So at the at the trial level, I’d say it’s more about evidence, it’s more about data, it’s more about evidence. Now, don’t get me wrong, every judge has they’re humans, right? And that’s, on the one hand, that’s what makes it great. On the other hand, that’s what is also terrifying, because you’re getting judged by a human. And what better to understand humans, but a human you don’t want, you don’t want a system. You don’t want you don’t want a robot. You don’t want something cold and completely uncaring. But humans also have partiality, and you can’t get away from that. I mean, we try to the judges, and I really do believe they try to do the best they can without putting their own biases, their own partiality. But no matter what, you’re not going to get away from it. That’s the whole idea. Is persuasion. Now up at the appellate level, those are more policy kind of arguments. Up at the Supreme Court, oh, that’s definitely policy. It’s almost philosophy. It’s philosophical almost up at that stage. And then, obviously, the Supreme Court justices are appointed by political parties, and so even though the Supreme Court is not supposed to have a political affiliation. Again, these are humans, and they have their their biases and their their partiality, and I don’t think that any human can get away from that completely. Yeah,

I don’t know if you’ve already answered this question, maybe in how you’ve spoken about some of this stuff, but I’m, I’m kind of curious both sides of the coin. What is your least favorite? Favorite part of the law, what is like most absurd, or, you know, the thing that you disagree with the most about what what’s happened. And then I’ll let you end on a positive not the podcast, but this particular spot on what your favorite part of the law is.

Um, well, I suppose my least favorite part is when I get a decision on a case that I may not like or or even if we’re talking about kind of Supreme Court cases, they they issue a decision that I don’t like, either for humanity and the public or because it might affect some of my cases later on. So I’d say that’s probably my least favorite part. Now I’m going to go ahead and just move into your kind of next question. My favorite part is that it can also change, right? I mean, that’s my least favorite part, is when we get a bad decision, or what I think is a bad decision, other people might think it’s a good decision, but that can change down the road, because we are basing this on really kind of the culture, and we’re basing it on, on what we believe now. I mean, I think we can, I hope we can all fundamentally say slavery was an absolutely wrong institution. I hope we can fundamentally say that separate but equal was fundamentally wrong. But at the time, the culture even so being wrong. Believed that it was right. And the the judges at the time said, Okay, Plessy v Ferguson, separate but equal, which, weirdly enough, was better than than it was, because it was just separate and unequal. So it was an improvement, but still fundamentally wrong. And then Brown v Board came along, and the judges said, You know what? This is not our culture. It should never have been our culture, even though it was, and we can change that. So the the Yeah, again, the negative aspect for me is when I get stuck with a decision I don’t like. But the positive is that that’s not necessarily a permanent thing either.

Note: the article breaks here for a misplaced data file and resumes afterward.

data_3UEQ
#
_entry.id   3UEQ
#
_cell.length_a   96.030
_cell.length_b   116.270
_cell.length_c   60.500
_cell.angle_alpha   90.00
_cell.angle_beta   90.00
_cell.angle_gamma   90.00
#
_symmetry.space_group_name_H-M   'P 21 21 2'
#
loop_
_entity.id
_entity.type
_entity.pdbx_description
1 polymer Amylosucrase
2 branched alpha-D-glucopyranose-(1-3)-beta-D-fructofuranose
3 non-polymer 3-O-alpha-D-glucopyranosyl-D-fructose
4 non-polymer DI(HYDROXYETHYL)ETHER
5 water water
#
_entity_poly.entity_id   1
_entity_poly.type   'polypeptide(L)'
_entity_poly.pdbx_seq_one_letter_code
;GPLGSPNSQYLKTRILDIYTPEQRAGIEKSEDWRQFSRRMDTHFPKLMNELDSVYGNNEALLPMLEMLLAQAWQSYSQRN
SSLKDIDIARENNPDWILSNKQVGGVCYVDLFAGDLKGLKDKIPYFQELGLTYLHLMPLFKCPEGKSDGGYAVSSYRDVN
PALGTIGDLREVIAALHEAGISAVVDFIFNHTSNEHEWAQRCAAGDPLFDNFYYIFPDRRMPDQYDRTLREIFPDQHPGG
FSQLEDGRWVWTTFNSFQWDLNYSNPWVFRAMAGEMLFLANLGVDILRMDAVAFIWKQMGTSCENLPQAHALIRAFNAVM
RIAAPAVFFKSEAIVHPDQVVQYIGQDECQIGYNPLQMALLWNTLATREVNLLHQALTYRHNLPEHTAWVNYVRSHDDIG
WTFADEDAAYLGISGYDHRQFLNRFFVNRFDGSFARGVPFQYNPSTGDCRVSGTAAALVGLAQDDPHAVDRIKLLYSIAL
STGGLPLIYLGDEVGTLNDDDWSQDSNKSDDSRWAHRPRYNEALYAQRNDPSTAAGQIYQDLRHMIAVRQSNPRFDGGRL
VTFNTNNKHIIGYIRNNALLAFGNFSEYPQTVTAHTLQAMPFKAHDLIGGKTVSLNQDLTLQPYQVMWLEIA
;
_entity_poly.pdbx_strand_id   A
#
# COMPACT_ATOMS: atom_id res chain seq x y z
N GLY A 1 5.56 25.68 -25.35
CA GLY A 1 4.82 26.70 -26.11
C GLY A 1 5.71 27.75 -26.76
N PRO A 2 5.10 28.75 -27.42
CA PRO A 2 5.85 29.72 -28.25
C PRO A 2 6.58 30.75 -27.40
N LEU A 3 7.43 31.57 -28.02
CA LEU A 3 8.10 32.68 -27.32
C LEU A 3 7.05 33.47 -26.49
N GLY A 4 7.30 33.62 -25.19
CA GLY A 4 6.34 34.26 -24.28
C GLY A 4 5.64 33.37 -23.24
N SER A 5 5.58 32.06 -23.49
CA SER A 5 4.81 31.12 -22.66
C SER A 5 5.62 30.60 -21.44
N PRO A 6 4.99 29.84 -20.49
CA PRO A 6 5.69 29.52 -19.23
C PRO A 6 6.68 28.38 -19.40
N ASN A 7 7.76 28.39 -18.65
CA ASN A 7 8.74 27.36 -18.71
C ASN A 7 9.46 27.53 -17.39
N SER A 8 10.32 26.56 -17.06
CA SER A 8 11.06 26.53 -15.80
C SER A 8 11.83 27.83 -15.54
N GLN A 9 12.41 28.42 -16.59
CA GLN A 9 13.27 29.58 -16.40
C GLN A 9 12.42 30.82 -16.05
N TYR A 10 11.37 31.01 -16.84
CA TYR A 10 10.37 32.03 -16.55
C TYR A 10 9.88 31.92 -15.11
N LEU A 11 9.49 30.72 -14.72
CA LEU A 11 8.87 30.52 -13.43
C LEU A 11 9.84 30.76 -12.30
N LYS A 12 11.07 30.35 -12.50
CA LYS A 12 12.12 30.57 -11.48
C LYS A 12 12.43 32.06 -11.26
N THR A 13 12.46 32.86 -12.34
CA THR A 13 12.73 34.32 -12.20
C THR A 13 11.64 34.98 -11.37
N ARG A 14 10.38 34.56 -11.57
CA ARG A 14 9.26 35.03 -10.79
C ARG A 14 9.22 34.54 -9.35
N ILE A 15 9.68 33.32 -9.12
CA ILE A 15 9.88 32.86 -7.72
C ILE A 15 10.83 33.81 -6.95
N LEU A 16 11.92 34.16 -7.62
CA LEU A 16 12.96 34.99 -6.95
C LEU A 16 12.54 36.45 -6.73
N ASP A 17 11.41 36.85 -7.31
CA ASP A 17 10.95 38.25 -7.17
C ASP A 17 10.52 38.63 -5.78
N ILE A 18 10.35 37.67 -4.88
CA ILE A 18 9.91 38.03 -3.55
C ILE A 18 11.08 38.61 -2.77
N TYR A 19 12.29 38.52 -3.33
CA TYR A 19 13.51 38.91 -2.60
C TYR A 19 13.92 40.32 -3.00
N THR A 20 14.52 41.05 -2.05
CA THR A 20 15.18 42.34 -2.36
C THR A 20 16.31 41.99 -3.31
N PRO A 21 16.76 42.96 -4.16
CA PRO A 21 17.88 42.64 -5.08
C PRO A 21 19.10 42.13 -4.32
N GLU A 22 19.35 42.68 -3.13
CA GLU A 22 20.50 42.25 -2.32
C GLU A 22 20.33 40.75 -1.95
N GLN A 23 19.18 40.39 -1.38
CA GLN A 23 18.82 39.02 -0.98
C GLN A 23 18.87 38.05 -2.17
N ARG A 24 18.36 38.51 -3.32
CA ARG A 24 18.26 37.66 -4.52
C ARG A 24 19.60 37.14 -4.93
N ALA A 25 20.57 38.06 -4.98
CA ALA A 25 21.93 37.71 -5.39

Gotcha. So today, what are maybe, like, one or two of the biggest issues that are currently being hashed out, like, obviously Roe versus Wade was overturned. Is it obviously there’s pushback on that? How many times can it go back and forth? Maybe it’s endless, or what’s the next step in something like that? Yeah,